Letter #16

This letter lacks a cover 

It will soon become clear that the word ‘humbug’, then used as a verb meaning ‘trick’ is a favourite of English’s.

Morne Fortuné St Lucia
commenced 9th, Augst 10 1834

My Dear Kate

Your last dispatches were perfectly charming. I read them with such delight that for the time the Atlantic was forgotten & I almost fancied myself within the sphere of home, but too soon the phantom vanished and the Mess dinner drum brought me to my senses and the fact of being still surrounded by vile serpents, scorpions and all the other reptiles that glory in this climate. The Cuba, a fine vessel belonging to this Port, sails tomorrow and altho the monotony of one’s life here affords but little incident from week to week, I always find my pen in humour to write to you. But it was fated not to make much progress for I had scarcely commenced when Mr Berril called, one of the Chief Council, and set the whole of yesterday morning. Soon afterwards several of the officers, and in spite of my wish to continue writing, unceasing interruptions prevented it. However, the most important part that I had to perform and which occupied the remainder of the day until Mess time was having to meet Leicester Smith at Castries. He has been sick at Pigeon Island some time & could not return to Barbados with Sir C Smith. It commenced by humbugging – you are aware that that talent exist to a remarkable degree in the members of the family holding commissions in our Corps. Lt L can carry it on famously and at last what with performing sick and getting frightened out of the few wits he has, he actually produced a fever, not of the climate but a low nervous one which has reduced him exceedingly. He was brought to Castries in a boat & eight of my blacks carried him up the mountain in a hammock. He will soon recover, in fact the exertion & finding himself among his acquaintance had a wonderful effect. This morning he is fatigued but better generally. I still continue in excellent health, and could be in mad spirits occasionally were it not checked by thinking of Wickham & the feeling that I am transported from you for so long a time. How I laughed & fancied I saw Mr Hawker telling you that Fred ought not drink so much Porter. Why the total amount would be but two tumblers per diem. It is the perspiration it promotes that does me so much good. Something you must drink, & in my opinion the light porter sent to this country is preferable to any other beverage. I have tried claret which will not answer, Madeira and water better, but the quantity you drink to satisfy thirst end in a restless night. Thus I have come to the decision my dear Kate even in opposition to your advice & Uncle Hawker’s that generous porter without a particle of the water of this country is the best when you take exercise. All the water we have here is collected in Tanks and preferable to that at Barbados which is strongly impregnated with lime. My inside belt parched out when there. However frequently you may write, all your letters are most interesting and of course acceptable; in truth had I not the constant expectation of receiving them I positively think I should fret myself into fever. Kate, Cary’s, with Miss P’s letters in addition, are the greatest possible comfort to me. I mean to reward them with such collections of Insects that I have my doubts whether you will not have to stick on your front door not at home – the curious will be so attentive in their visits. My room is a daily lounge for all my messmates who come to witness the additions making hourly to my museum. So Arthur Goset is married, & in a paper I took up about a month since I observed that Strangeways was blessed with a family – Madame had presented him with a daughter. I am pleased to find Augustus is disposed to be musical. I must confess I am greatly annoyed respecting Mr Ambler’s mode of proceeding. I will write, but I think if Charles or Col Harding would look into the matter being on the spot, it would have more effect. Augt ought at latest to pass at the next Examinations – Xmas I think – or he will be late. Tell him from me there is no fear whatsoever of his getting on when the Cadetship is once obtained and that the examination is trifling. If Mr Ambler does not give satisfaction, take Augt away, first finding out through Mr Drummond or Murphy a person that will what is termed cram him for passing, striking a bargain with the tutor for the time. I shd write to Augt again. Did he not get a letter or two from me? As to Fred’s letters, I am exceedingly entertained with them, he is an excellent fellow. I trust he may never alter for the worse. The dear girls must take the will for the deed just at present. I am so taken up with the Estimates & work going on that I have not made sketches or can I write as I could wish, or to Miss Parker until I feel idle again. I observe the vessel shaking her sails out therefore must come to a close. Edward will find out when the Cuba returns and from what Dock. I shall write more fully by the next ship or packet. Love & regards to all, not forgetting my good friends at Catisfield. The Negroes won’t work & there is for the present a bit of a row – no soldiers will be required.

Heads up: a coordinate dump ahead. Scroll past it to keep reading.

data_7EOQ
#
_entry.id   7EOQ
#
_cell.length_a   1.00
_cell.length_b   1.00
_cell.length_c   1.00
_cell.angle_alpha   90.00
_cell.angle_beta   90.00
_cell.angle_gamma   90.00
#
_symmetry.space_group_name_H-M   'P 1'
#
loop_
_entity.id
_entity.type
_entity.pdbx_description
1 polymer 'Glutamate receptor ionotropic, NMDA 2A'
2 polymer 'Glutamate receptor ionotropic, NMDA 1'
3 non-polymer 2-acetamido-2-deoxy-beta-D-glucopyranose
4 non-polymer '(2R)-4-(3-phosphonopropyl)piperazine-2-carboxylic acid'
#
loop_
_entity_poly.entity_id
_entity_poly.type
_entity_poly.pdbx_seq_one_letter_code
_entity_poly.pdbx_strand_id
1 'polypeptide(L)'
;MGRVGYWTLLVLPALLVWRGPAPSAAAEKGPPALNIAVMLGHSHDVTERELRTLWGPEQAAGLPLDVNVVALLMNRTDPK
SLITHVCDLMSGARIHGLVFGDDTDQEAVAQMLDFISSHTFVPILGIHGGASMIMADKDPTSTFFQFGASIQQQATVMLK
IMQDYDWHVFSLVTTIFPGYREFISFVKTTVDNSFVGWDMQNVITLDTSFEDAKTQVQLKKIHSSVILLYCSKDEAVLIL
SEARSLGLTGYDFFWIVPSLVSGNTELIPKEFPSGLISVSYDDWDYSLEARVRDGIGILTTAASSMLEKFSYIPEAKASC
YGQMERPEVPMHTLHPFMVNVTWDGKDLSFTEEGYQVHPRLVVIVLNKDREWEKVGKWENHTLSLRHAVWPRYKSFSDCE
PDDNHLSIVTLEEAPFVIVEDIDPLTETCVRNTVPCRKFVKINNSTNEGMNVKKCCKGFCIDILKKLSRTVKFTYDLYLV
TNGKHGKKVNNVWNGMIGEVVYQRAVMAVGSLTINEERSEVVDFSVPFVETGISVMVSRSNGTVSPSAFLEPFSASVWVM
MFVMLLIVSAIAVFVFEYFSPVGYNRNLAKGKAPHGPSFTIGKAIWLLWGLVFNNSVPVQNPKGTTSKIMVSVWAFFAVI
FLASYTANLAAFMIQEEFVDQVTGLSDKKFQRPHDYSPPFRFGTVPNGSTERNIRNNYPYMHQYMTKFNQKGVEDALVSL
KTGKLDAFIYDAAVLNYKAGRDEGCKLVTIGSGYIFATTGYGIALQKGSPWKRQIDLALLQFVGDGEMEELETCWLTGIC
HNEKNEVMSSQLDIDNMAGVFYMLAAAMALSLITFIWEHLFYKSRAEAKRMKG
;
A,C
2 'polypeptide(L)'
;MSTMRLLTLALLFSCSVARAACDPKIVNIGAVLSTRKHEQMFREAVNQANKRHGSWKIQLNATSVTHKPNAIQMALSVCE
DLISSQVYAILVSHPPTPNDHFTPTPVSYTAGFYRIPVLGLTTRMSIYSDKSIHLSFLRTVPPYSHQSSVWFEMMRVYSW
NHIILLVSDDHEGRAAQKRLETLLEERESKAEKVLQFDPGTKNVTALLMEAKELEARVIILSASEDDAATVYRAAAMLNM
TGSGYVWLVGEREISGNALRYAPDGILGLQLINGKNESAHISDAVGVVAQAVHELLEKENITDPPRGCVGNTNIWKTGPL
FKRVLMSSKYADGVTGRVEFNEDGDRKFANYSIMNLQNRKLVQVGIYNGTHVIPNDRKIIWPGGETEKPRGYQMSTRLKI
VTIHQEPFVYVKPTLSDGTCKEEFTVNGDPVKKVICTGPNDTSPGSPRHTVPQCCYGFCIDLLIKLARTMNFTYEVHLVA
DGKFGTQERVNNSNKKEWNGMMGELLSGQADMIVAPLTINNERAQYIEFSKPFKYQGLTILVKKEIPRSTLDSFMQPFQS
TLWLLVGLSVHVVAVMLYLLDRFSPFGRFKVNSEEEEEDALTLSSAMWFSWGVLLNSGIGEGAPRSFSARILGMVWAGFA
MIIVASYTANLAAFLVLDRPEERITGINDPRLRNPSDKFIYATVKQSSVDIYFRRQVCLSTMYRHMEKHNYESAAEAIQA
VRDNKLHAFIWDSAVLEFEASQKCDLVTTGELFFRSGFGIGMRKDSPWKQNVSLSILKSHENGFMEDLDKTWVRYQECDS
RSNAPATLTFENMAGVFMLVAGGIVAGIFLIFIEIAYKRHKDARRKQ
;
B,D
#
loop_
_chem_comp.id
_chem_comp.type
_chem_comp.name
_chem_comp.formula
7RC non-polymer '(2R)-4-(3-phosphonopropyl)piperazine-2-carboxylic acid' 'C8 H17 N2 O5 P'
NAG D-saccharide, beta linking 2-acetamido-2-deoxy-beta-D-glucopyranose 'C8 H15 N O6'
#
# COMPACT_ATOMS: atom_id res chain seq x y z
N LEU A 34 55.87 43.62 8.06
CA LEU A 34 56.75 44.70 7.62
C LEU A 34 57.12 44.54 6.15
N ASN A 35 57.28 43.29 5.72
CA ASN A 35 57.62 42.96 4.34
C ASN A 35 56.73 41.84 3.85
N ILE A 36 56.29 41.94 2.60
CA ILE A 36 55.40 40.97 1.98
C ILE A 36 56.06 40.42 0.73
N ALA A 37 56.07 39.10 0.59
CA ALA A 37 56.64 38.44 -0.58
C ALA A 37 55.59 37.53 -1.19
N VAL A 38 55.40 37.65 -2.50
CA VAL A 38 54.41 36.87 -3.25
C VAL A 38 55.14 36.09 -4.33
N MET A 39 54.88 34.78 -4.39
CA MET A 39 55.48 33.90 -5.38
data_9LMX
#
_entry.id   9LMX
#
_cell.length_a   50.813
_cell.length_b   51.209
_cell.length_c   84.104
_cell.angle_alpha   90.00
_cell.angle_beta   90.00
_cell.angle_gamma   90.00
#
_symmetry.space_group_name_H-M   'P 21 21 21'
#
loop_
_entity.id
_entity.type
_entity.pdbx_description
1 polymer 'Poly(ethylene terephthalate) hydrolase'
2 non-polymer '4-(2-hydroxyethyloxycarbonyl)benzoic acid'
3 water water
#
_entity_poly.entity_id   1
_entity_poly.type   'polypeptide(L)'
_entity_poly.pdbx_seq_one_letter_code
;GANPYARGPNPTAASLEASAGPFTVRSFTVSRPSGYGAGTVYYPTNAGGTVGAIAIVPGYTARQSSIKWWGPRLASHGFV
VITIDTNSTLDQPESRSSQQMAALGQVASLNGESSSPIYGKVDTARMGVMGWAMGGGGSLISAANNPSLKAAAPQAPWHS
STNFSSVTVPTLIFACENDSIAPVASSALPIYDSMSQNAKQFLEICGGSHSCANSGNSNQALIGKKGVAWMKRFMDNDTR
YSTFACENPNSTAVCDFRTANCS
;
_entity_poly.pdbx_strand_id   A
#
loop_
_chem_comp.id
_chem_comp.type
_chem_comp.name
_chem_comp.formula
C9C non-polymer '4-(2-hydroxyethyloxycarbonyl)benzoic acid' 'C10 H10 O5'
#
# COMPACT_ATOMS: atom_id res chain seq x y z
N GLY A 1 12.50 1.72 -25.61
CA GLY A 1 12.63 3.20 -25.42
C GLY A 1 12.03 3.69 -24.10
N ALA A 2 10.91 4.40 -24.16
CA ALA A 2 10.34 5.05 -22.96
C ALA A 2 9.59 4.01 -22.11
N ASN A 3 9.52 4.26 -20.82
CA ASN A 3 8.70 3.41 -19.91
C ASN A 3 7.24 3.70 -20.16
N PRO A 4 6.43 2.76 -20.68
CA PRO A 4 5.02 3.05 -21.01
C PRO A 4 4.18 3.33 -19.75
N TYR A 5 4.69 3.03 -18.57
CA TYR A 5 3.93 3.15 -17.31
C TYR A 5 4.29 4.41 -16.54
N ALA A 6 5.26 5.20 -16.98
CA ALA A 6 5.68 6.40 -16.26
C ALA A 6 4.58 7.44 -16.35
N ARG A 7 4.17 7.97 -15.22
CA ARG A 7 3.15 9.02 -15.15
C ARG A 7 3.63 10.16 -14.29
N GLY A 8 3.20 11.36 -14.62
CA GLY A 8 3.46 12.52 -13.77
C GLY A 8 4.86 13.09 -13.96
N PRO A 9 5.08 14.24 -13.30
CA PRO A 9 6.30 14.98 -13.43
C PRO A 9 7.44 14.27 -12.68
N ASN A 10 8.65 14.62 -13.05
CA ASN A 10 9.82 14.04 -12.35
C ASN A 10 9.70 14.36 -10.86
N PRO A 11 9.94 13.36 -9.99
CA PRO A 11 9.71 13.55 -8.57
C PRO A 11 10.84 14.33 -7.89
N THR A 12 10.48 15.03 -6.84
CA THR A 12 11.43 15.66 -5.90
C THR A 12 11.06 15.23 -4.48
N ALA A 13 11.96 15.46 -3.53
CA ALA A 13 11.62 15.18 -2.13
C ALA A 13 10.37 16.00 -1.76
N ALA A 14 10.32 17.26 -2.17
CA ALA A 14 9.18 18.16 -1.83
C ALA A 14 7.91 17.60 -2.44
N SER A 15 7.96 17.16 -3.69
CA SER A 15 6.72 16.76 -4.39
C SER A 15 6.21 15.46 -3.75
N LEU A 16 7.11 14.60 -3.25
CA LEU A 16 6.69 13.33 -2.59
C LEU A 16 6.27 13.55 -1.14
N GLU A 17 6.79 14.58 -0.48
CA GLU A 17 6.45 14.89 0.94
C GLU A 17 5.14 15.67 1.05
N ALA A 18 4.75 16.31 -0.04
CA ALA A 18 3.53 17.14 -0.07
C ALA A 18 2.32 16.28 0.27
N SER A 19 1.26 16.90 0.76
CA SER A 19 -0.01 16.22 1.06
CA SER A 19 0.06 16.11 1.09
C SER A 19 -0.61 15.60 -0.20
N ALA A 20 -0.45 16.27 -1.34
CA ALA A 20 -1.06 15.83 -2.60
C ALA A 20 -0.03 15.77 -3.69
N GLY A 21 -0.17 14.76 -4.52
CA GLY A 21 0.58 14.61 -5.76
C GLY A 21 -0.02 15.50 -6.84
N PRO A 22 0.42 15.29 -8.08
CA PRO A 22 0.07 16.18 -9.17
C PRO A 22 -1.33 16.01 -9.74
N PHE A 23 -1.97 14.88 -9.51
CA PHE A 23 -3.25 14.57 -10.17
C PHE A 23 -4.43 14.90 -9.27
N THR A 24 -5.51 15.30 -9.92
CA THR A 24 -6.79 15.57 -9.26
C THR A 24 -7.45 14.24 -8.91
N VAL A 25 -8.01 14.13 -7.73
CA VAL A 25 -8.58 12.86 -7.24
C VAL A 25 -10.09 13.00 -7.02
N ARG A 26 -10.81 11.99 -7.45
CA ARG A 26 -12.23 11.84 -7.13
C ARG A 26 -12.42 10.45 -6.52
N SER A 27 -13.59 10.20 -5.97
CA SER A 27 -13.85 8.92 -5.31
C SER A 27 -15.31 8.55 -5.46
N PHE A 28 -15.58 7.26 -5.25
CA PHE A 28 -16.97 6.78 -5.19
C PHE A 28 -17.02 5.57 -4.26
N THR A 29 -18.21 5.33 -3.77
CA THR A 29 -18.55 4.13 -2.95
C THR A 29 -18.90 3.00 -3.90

God bless you all & believe me my dearest Kate your aff Fred